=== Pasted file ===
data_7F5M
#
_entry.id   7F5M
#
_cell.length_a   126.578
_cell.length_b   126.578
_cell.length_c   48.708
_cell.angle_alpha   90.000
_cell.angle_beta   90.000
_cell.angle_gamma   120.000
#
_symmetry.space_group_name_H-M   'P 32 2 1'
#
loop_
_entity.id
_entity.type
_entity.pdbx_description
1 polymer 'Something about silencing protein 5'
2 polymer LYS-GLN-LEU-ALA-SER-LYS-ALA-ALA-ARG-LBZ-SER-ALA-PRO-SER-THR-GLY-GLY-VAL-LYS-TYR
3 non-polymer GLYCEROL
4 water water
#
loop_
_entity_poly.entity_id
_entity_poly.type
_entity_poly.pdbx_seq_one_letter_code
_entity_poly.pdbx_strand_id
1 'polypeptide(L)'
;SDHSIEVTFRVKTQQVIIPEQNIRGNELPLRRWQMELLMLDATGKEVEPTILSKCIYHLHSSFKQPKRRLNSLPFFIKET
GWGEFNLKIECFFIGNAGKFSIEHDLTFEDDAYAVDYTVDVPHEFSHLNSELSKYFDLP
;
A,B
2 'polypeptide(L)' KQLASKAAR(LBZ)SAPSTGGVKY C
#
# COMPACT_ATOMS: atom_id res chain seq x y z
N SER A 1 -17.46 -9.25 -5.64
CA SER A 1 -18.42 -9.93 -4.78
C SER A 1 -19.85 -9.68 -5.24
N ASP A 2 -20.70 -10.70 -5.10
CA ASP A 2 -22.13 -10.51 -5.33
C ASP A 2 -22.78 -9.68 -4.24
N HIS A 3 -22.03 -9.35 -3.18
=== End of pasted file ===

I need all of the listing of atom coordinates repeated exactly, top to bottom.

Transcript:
data_7F5M
#
_entry.id   7F5M
#
_cell.length_a   126.578
_cell.length_b   126.578
_cell.length_c   48.708
_cell.angle_alpha   90.000
_cell.angle_beta   90.000
_cell.angle_gamma   120.000
#
_symmetry.space_group_name_H-M   'P 32 2 1'
#
loop_
_entity.id
_entity.type
_entity.pdbx_description
1 polymer 'Something about silencing protein 5'
2 polymer LYS-GLN-LEU-ALA-SER-LYS-ALA-ALA-ARG-LBZ-SER-ALA-PRO-SER-THR-GLY-GLY-VAL-LYS-TYR
3 non-polymer GLYCEROL
4 water water
#
loop_
_entity_poly.entity_id
_entity_poly.type
_entity_poly.pdbx_seq_one_letter_code
_entity_poly.pdbx_strand_id
1 'polypeptide(L)'
;SDHSIEVTFRVKTQQVIIPEQNIRGNELPLRRWQMELLMLDATGKEVEPTILSKCIYHLHSSFKQPKRRLNSLPFFIKET
GWGEFNLKIECFFIGNAGKFSIEHDLTFEDDAYAVDYTVDVPHEFSHLNSELSKYFDLP
;
A,B
2 'polypeptide(L)' KQLASKAAR(LBZ)SAPSTGGVKY C
#
# COMPACT_ATOMS: atom_id res chain seq x y z
N SER A 1 -17.46 -9.25 -5.64
CA SER A 1 -18.42 -9.93 -4.78
C SER A 1 -19.85 -9.68 -5.24
N ASP A 2 -20.70 -10.70 -5.10
CA ASP A 2 -22.13 -10.51 -5.33
C ASP A 2 -22.78 -9.68 -4.24
N HIS A 3 -22.03 -9.35 -3.18